Last October, I looked at some articles from the monthly illustrated Strand Magazine which was launched in 1896: Child Acrobats and Stage Dancers; Educating the Blind; and The Battersea Dogs’ Home, 1891, and wrote posts about them.
A couple of days ago, I discovered a further copy of the Strand Magazine. It’s not in a good state; it lacks the back and spine covers and the last few pages have come unstuck – but it is complete. And it contains an extraordinary article: ‘Animal Furniture’
Albatross beak paper clip
Continue reading Get Stuffed: ‘Animal Furniture’, 1896
The Strand Magazine of June 1891 took its readers to The Home for Lost Dogs which had been started some 30 years before in Miss Mary Tealby’s scullery in Holloway. Miss Tealby’s charity soon outgrew its humble beginnings and, by 1891, the Battersea Dogs’ Home was established and popular enough for Mr George Newnes, The Strand’s editor, to send one of his reporters to write about it, and the artist Mabel D. Hardy accompanied him as illustrator.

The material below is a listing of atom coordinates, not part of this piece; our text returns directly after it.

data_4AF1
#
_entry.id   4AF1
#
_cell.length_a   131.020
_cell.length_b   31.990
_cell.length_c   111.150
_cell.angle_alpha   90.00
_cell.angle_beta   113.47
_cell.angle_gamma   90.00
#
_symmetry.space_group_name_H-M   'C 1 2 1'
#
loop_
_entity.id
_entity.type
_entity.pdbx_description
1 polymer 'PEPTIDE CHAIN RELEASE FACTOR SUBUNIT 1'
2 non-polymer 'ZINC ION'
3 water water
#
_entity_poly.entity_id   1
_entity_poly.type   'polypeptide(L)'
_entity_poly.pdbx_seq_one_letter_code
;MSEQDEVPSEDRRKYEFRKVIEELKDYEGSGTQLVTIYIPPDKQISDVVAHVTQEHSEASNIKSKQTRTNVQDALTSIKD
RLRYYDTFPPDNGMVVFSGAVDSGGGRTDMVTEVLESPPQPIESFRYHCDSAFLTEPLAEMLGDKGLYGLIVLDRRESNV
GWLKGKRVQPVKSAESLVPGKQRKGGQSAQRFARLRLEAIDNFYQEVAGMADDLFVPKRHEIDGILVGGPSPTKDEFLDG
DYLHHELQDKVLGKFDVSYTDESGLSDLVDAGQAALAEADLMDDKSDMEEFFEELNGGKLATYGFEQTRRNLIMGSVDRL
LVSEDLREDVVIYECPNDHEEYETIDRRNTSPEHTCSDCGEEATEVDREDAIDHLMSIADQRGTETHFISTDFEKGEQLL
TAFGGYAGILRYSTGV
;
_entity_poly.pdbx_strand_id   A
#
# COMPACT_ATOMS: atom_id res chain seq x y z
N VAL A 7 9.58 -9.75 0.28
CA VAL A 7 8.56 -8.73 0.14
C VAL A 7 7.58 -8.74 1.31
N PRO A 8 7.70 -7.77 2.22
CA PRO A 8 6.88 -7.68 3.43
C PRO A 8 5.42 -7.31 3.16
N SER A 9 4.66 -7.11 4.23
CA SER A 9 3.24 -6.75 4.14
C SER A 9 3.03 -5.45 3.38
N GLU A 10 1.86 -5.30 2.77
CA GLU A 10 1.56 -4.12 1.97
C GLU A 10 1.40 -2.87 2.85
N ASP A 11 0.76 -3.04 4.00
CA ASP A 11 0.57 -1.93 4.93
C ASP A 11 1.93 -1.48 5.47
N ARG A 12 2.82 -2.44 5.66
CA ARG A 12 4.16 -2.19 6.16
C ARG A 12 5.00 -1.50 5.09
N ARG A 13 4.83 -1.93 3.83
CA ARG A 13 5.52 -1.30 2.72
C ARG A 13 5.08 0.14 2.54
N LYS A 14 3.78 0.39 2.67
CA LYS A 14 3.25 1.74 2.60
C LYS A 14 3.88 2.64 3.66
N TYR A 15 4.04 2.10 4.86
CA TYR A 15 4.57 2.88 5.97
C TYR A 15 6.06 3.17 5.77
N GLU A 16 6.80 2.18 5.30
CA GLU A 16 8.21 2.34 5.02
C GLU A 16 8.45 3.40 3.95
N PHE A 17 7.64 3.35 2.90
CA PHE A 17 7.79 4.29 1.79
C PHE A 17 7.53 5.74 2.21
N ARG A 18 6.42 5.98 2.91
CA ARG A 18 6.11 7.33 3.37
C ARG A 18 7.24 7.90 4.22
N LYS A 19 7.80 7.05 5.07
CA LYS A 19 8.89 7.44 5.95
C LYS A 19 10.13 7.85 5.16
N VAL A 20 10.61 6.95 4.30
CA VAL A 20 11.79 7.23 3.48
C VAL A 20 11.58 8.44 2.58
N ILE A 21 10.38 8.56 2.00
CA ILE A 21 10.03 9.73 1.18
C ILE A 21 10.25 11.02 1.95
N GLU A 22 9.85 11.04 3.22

‘To the Home for Lost Dogs’ by Mabel Hardy (1868-1937)
Continue reading A Visit to the Battersea Dogs’ Home, 1891
2020 is the 25th anniversary of the passing of the 1995 Disability Discrimination Act, an act set up to create a level playing field to enable all, no matter what their disability, to live a full life with the same opportunities as everyone else. The fight has been a long one, and it’s not over yet.
Dr Francis Campbell top left, the Royal Normal College for the Blind on the right Continue reading The Strand Magazine: Educating the Blind
The Strand Magazine (1891-1950) was one of the most popular magazines of the late Victorian Age; it came out monthly and I have my Great-Grandfather’s copy of the first hardback edition of The Strand Magazine, Jan-June, 1891. It contained short stories, some translated from foreign languages; e.g. Russian (A. Pushkin); and French (Victor Hugo), together with articles of general interest. It was fully illustrated and targeted a middle-brow, middle-class readership; with something for everyone. The list of authors who wrote for The Strand Magazine was impressive and included Agatha Christie, Rudyard Kipling, and P. G Wodehouse. Arthur Conan Doyle’s Sherlock Holmes stories were serialized in The Strand Magazine, where Sidney Paget’s illustrations defined what Holmes looked like so perfectly that it’s now impossible to visualize him any other way. The magazine was phenomenally successful and, until the Second World War, it regularly sold 500,000 copies a month.
Strand Magazine bound copy January-June 1891
Continue reading The Strand Magazine: child acrobats and stage dancers